Haakanson divided his selections into three categories: "Artwork Inspired by Alaska's Environment" are works evoking landscape, animals and lifestyles; "Alaska Native Art," includes traditional forms given the contemporary touch, like a salmon skin bowl by Audrey Armstrong and the wildly modernist take on Northwest Indian formline art, "Logic Board," a painting by Donald Varnell. The third category, "Contemporary Alaskan Art," is the most open-ended of the three divisions, with work as diverse as Sonya Kelliher-Combs' abstract polymer and mixed media "Blue Beaded Secret" and John Svenson's realistic portrait of a fishing boat, "High and Dry."

In addition to the core exhibit of 25 pieces, each museum where "Living Alaska" will be shown will add pieces from its own collection acquired with Rasmuson grants. In the case of the inaugural exhibit in Anchorage, the effect is impressive.

Anchorage Museum curator Angela Demma selected an additional 48 pieces for the opening show. "I followed Sven's guidelines with the three categories," she said. "It was pretty hard to select them and really hard to know when to stop."

Demma said she wanted to show work that hadn't been seen too much in previous years and work from artists who hadn't been shown too much, to "share what we haven't shared."

She also wanted to keep her picks to one piece per artist. Only one item in the display is technically a pair. Space was an issue that limited her choices (a matter that may be resolved somewhat with the construction of additional space at the museum next year). But the show was also an opportunity to display some of the larger works that have stayed in storage because of their size, like Share's and Dowdy's pieces.

Bringing work out of the basement involved a high degree of conservatorship, cleaning, dusting and repairing. But seeing some of the pieces from the All-Alaska Juried Art Show and Earth, Fire and Fibre competitions of the past is like running into old friends one hasn't seen for a long time.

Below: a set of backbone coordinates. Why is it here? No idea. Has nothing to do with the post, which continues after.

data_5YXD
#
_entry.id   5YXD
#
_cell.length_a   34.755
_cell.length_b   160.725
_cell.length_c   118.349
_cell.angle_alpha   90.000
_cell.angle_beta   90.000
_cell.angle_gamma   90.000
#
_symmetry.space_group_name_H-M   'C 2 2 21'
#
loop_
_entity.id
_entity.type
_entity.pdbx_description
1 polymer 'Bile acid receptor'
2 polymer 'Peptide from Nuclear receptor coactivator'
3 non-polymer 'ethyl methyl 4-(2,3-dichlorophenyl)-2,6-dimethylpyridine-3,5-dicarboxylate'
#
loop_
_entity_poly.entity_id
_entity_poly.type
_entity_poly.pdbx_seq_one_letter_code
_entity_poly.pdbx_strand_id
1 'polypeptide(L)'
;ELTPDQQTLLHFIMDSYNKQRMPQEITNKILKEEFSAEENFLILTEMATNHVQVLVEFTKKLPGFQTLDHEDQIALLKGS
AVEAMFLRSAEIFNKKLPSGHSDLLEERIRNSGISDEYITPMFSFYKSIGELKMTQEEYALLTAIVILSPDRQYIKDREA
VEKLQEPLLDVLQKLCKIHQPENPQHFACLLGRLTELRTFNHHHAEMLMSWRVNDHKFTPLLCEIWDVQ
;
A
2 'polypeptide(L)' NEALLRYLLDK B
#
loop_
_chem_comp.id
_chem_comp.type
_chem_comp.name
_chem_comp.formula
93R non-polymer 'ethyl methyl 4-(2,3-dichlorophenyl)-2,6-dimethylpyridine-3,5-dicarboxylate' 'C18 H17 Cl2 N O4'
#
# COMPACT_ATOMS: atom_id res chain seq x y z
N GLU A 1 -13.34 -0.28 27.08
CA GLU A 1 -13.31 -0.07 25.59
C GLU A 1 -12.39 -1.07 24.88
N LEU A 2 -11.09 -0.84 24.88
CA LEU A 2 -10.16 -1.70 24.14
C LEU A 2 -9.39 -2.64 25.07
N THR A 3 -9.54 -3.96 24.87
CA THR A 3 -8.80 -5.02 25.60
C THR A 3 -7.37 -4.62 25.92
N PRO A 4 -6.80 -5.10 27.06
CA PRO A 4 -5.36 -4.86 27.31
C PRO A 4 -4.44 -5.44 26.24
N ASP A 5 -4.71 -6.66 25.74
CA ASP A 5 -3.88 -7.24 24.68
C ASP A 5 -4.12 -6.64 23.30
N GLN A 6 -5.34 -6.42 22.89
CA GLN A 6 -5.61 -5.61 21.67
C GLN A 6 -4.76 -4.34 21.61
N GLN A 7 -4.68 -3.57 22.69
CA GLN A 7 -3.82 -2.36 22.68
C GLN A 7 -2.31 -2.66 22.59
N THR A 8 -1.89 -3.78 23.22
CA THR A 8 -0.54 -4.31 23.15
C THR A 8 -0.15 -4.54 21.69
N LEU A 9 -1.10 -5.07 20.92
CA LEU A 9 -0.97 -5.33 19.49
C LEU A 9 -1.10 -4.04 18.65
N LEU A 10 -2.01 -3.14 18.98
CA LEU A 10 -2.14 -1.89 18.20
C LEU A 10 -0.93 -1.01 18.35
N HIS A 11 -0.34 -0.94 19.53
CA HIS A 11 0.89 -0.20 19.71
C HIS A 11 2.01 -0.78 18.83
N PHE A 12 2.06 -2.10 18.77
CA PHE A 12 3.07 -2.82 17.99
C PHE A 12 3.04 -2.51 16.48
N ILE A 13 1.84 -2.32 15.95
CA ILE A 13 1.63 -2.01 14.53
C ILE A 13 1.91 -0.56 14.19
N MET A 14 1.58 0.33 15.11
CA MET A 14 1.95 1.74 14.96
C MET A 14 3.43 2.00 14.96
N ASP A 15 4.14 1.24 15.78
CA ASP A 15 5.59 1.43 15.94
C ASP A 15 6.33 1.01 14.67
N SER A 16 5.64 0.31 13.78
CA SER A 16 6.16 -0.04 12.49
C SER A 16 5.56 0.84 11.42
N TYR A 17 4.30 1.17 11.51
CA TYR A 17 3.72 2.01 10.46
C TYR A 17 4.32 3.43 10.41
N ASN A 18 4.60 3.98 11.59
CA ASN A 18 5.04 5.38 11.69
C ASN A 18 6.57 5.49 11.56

The Anchorage contributions include work by Don Mohr, Wanda Seamster, Annie Aude, Jack Abraham, Fran Reed, Lisa Gray, James Behlke and Margo Klass.

In all, "Living Alaska" is a remarkable assembly of the best Alaska art dating from this millennium and a testament to what the Art Acquisition Fund has been able to achieve. It can be difficult to see the impact of one or two purchases as they slowly join the rest of a large museum's many holdings. But taken in toto -- and remembering that "Living Alaska" is a small peek at the spectrum of paintings, sculptures and other work acquired through the Rasmuson program -- one begins to recognize that our small state is producing a significant body of high art and, along with it, venues worthy of showcasing such art.

At least one out-of-state visitor seems to have thought so: Raymond Teller, who toured the museum in early November. Teller is best known as the less talkative half of the comedy/magic duo Penn & Teller, but he broke his silence when he saw Dowdy's "Crane Woman."

"My favorite thing @AnchorageMuseum," he said in a Twitter message accompanied by a photo of the sculpture. "This place is a world class treasure of art, history and technology."

LIVING ALASKA will be on display through Feb. 7 at the Anchorage Museum. It will then travel to other Alaska museums, each of which will augment the core exhibit of 25 works with additional works from their own collections, as follows:

Feb.-April 2016, Pratt Museum, Homer

May-Sept. 2016, Alaska State Library, Archives and Museum, Juneau

Oct.-Dec. 2016, University of Alaska Museum of the North, Fairbanks

Jan.-March 2017, Alutiiq Museum and Archeological Repository, Kodiak

April-June 2017, Museum of the Aleutians, Unalaska